A Cure for Wellness
- Street Date:
- June 6th, 2017
- Reviewed by:
- Bruce Douglas
- Review Date: 1
- July 14th, 2017
- Movie Release Year:
- 20th Century Fox
- 146 Minutes
- MPAA Rating:
- Release Country
- United States
The Movie Itself: Our Reviewer's Take
“Think of it as an enforced vacation.”
With Gore Verbinski’s latest outing, it’s clear that the chameleon director has been keeping something under wraps while making summer blockbusters. His output here is something quite unusual for a big studio film and unusual from a “what the hell did I just watch?” angle, too. Dumping into his screenplay for this feature is enough ideas, images, and themes to mount a hundred different films. Those more familiar with his work on The Ring remake will certainly appreciate his return to form with the body-horror detective story A Cure for Wellness.
Ambitious workaholic executive Lockhart (Dane DeHaan) has committed some serious ethical violations at his financial firm. When a possible merger with another firm is revealed, Lockhart is blackmailed into retrieving the CEO whose Swiss spa vacation has turned him mentally unstable. If Pembroke (Harry Groener) is returned and signs off on the merger it’s Lockhart who will keep the corner office while Pembroke gets reported to the SEC.
When he arrives at the idyllic wellness sanitarium high in the Swiss Alps Lockhart expects a smooth and quick turnaround with Pembroke. Unfortunately the facilities strict visiting hours window has closed. After he strong arms the help, Lockhart meets with Director Volmer, played with a cold Euro-sensibility by Jason Isaacs. "He’s a patient, not a prisoner," Volmer says, defending himself from the tough New York executive. Lockhart leaves to find a room in the village nearby for the night. An unforeseen accident turns his stay at the sanitarium from a few hours into a few days. Though previously hidden behind his cocky demeanor, Lockhart now begins to realize that the wellness center may not be what it seems. His search for Pembroke turns up more questions than answers.
There is a hypnotic clarity to the visual palette and presentation. Combine the steely precision of David Fincher with the tone of the classic Universal horror films to get an idea. Cinematographer Bajo Bazelli paints a cold, sinister portrait with his camera. The symmetry in shots, reflections, and colors are all synchronized but seem slightly askew as if one singular element was diluted or mixed incorrectly. As we follow Lockhart through the sanitarium Verbinski and Bazelli place more visual emphasis on the glassware and furnishings of the sanitarium than most films spend on their characters. Credited with shooting two Verbinski films The Ring and The Lone Ranger, Bazelli’s filmography gets my attention with his DP credits for Abel Ferrara’s King of New York and Stan Winston’s Pumpkinhead. Clearly a pedigree suited for this disturbing gothic tale.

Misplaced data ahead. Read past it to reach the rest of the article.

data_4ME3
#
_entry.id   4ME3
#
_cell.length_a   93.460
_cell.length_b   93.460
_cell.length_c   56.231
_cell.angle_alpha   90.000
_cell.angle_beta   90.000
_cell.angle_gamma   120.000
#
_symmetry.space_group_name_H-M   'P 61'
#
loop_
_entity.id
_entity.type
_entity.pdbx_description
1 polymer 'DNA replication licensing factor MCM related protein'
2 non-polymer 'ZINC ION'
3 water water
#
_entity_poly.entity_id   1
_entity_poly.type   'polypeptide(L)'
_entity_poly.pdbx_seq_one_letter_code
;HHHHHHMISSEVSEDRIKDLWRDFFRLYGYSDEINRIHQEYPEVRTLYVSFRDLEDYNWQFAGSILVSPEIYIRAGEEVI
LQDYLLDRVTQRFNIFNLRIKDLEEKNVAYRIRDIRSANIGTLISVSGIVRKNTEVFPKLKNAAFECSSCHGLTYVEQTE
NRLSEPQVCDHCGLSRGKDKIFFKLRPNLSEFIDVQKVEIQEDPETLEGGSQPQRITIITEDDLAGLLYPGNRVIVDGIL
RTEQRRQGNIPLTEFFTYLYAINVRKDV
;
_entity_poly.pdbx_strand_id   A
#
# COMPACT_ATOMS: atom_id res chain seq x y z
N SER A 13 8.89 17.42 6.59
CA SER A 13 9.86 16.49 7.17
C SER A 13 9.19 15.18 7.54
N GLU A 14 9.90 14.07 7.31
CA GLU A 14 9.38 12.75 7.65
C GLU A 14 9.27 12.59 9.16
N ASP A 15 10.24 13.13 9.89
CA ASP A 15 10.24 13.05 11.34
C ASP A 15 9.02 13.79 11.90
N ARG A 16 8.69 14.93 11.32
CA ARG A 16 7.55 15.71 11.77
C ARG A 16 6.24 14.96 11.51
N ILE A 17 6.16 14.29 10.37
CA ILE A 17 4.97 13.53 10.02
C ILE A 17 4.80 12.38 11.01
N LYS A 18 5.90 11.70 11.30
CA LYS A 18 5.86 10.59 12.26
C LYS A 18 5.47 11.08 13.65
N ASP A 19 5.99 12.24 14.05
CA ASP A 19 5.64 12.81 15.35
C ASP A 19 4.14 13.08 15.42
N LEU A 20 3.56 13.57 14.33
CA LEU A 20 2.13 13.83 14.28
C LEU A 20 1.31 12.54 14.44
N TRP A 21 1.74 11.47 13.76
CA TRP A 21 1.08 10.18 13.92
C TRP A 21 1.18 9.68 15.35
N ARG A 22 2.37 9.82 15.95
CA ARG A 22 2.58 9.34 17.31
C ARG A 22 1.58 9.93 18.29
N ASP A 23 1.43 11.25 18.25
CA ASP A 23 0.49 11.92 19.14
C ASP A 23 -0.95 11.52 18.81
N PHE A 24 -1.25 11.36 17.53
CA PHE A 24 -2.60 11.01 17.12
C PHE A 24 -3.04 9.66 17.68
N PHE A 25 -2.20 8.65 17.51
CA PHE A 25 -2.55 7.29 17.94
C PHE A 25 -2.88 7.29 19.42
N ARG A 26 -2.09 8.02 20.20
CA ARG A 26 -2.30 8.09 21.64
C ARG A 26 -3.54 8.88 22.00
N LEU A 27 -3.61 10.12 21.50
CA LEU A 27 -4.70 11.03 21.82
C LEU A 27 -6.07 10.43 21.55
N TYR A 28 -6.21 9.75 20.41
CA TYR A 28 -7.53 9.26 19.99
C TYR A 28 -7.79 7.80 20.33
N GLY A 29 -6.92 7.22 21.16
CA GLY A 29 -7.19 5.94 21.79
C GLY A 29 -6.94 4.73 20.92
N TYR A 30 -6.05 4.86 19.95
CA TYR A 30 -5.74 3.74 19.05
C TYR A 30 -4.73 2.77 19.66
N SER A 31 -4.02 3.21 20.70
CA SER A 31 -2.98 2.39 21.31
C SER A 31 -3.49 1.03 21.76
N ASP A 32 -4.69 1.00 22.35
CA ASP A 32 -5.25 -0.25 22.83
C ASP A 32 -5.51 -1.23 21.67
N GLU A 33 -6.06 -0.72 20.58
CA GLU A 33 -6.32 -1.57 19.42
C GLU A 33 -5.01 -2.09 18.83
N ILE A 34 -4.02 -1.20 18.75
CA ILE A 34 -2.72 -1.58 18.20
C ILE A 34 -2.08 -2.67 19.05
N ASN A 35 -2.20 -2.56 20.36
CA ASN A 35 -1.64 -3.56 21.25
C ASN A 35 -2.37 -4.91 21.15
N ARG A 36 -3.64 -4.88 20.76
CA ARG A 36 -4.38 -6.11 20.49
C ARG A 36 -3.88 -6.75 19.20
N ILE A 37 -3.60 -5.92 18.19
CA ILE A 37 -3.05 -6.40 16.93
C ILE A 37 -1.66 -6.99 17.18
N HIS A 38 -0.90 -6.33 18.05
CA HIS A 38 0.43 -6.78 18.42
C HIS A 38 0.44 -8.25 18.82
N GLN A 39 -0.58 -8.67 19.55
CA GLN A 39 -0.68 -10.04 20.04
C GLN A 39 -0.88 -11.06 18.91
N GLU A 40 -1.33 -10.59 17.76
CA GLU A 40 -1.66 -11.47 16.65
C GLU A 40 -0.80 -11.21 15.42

Unfortunately, Lockhart doesn’t come off as a likable person which at times can sabotage the film’s already slow momentum. When we’re introduced to him he’s popping Nicorette gum like candy, rubbing the bags under his eyes, and barking orders into his phone. The guy looks like death which DeHaan pulls off expertly. Most of Verbinski’s 146 minute film is couched in a detective story with Lockhart piecing together clues about the eerie gothic sanitarium. As the plot thickens you’re left with a thrilling story that engages some fantastical elements but your vessel for the story is a misguided executive out to save his own neck. Thankfully, Jason Isaacs provides a lovely diversion as Director Volmer who seemingly oozes through the film’s twists and turns. Relative newcomer Mia Goth supports the third side of this triangle with her ghostly portrayal of sanitarium patient Hannah.
I can’t go any further without mentioning Benjamin Wallfisch’s musical score. Eerie atmospherics, medieval choral textures, and sonorous harmonies are placed well throughout the surround mix making this one of the few potboilers I’d crank the volume just for the sheer enjoyment of the music. Dreamy harmonies rise through the tense atmospherics and float through the texture like eels in water culminating in a fiery waltz at the film’s utterly bonkers finale.